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Pain in Children

Pain in Children

Physical pain is an unpleasant feeling that comes with actual or potential physical injury, damage or disease. Children are sometimes too young, too sick or too afraid to say how much pain they have. To determine how much pain a child is feeling requires special communication on the part of the parent.

Pain in children may result from any of the following causes:
• Earache as a result of otitis media, glue ear, or dental problems.
• Colic (Infantile) in babies aged up to 6 months.
• Headache and migraine, possibly related to stress, allergies or food intolerance.
• Trauma following immunisation, cuts, bruises, bumps, falls or fractures.
• Abdominal pain caused by infections, food intolerance, ingestion of toxic substances, excess food intake or surgical problems such as appendicitis.
• Pain related to bacterial or viral infections such as sore throat, aching joints, skin rashes, eye irritation and blocked nose.
• Pain related to chronic diseases such as cancer or leukaemia.
The best way to assess pain is to ask the child where they hurt and how much. Measurement of pain in babies, especially sick babies, is perhaps the most difficult of all. Crying, fussing, sleeplessness, rapid heart rate and breathing and changes in facial expressions are an indication of pain.
For older children, try using a doll or teddy and ask the child to point to where it hurts. Children under 4 years of age can often tell us that they are hurting. However, they usually cannot say how much pain they feel. For children over 4-5 years of age, drawings of pain faces are often best. Children point to a face on the scale that matches how they feel. Children who are 6 or 7 years old can rate their pain on a 0-10 scale. Zero is no pain and 10 is the worst possible pain.

For most minor pains, comfort, cuddles and a "make it better kiss" are all that is required. Always consult your Doctor if your child has pain that cannot be relieved, if the cause is unknown, or if it recurs.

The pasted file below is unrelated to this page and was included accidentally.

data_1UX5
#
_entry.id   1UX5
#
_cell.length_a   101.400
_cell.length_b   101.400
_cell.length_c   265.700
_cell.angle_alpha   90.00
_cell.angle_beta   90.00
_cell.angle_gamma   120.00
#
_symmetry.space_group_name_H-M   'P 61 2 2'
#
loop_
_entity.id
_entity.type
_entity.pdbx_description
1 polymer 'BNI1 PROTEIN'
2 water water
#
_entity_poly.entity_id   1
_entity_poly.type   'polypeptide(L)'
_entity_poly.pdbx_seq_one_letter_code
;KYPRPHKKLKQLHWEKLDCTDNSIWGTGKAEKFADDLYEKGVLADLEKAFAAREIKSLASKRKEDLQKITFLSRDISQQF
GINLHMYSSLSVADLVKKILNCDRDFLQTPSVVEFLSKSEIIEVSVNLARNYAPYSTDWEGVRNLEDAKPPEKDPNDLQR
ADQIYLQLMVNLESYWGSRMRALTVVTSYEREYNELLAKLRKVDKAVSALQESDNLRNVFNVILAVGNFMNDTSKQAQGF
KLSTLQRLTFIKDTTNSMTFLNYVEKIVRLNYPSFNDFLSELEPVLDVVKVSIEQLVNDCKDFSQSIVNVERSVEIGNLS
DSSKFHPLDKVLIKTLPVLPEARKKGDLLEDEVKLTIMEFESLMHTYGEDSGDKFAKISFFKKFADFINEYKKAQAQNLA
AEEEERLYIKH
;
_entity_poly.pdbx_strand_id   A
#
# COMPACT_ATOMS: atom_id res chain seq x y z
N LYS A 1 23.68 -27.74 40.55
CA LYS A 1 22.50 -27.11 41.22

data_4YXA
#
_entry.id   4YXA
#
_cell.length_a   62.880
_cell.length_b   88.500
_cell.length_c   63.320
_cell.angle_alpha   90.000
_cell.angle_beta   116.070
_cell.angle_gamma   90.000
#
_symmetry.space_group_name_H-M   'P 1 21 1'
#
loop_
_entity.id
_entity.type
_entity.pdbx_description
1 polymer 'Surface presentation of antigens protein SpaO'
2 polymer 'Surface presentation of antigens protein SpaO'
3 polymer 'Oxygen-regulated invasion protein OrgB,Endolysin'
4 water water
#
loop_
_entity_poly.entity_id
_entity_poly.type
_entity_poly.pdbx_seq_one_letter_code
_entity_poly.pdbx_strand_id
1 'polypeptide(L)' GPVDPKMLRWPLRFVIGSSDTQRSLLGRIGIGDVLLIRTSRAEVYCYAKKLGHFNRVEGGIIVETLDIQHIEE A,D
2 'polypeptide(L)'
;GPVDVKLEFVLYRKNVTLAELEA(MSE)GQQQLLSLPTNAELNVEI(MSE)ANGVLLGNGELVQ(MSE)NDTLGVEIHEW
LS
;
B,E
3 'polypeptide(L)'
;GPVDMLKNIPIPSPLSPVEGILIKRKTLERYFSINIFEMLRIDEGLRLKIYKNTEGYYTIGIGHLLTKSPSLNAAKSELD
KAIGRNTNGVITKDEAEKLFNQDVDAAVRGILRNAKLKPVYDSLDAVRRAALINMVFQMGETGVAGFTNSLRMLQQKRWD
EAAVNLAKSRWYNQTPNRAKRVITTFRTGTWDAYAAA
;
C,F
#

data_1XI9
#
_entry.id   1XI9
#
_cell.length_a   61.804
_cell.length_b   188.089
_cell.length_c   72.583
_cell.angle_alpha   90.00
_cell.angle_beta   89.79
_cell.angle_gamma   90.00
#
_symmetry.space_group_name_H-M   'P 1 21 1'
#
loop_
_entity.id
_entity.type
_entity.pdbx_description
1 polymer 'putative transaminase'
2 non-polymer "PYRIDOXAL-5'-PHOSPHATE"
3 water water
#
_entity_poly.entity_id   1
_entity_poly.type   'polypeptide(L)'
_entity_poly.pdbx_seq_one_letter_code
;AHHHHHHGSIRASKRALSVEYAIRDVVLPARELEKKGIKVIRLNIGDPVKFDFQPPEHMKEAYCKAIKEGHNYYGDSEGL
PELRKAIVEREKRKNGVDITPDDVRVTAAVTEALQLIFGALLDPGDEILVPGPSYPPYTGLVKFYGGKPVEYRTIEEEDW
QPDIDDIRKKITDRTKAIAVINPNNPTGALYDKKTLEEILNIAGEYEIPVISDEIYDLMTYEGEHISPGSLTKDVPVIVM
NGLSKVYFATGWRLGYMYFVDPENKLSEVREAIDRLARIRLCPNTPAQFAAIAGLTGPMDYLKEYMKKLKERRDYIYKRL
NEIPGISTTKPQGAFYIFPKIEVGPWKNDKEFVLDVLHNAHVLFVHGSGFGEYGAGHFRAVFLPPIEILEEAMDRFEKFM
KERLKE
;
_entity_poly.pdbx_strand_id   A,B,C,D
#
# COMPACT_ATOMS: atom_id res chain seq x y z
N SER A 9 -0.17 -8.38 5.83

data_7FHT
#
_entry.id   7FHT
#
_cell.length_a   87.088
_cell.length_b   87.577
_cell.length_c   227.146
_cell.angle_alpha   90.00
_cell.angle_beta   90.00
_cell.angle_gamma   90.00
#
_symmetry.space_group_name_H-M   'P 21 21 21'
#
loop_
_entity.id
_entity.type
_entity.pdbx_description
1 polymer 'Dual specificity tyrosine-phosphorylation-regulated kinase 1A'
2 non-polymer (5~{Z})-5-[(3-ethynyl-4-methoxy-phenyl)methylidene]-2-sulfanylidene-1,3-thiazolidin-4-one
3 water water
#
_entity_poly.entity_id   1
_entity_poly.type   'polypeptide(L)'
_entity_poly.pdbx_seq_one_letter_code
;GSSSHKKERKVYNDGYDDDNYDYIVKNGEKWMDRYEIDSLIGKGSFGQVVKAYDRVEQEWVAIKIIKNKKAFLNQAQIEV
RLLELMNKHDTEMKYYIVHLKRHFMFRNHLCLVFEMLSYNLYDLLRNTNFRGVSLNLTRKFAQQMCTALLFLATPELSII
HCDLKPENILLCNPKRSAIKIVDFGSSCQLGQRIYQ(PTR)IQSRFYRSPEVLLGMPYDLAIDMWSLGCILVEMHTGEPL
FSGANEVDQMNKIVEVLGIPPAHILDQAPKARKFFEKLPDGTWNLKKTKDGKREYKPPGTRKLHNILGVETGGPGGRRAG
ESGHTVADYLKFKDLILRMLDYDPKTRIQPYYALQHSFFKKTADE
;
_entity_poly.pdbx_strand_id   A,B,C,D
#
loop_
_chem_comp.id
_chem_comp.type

Drug-free pain relief
1.Distraction is used to focus the child's attention away from the pain. Simple measures such as reading books, blowing bubbles, playing soft music and counting are good techniques for children. Touch can be an important distraction technique. Stroking, patting, bathing and rocking infants can be very effective.
2. Deep breathing is a good technique to use with young children. The child is instructed to take a deep breath through the nose and "blow away their pain" through the mouth.
3. Muscle relaxation is used to decrease mental and physical tension. A muscle relaxation exercise can be used with most children over 5 years of age. Slowly each muscle is tensed and then relaxed in a systematic way.
4. Guided imagery involves encouraging the child to imagine they are in a safe, pleasant place. When imagining a favourite place, the child is asked to feel the warmth all around, see the colors, smell the odours, and hear the sounds. This helps the child create a clear scene in their mind. A guided imagery exercise can be used with school age children and adolescents.

Ask your MedAux Pharmacist for advice.
1. Ask about the range of non-drug pain relief products.
2. Ask about specific pain relief medication designed for children. Paracetamol is a suitable choice.
3. Avoid giving children aspirin. Aspirin should not be given to children under 16 years of age unless specified by a Doctor.
4. If appropriate, make sure your child has daily exercise (if necessary, after a physical examination and approval by a Doctor). Walking and swimming are examples of gentle exercise, which may help to reduce pain, particularly in the joints, muscles, ligaments and tendons of the body.
5. Consider giving your child a vitamin or mineral supplement if dietary intake is inadequate. When managing pain, the body may require extra nutrients such as the B group vitamins. Pain relievers may increase the need for certain necessary vitamins.

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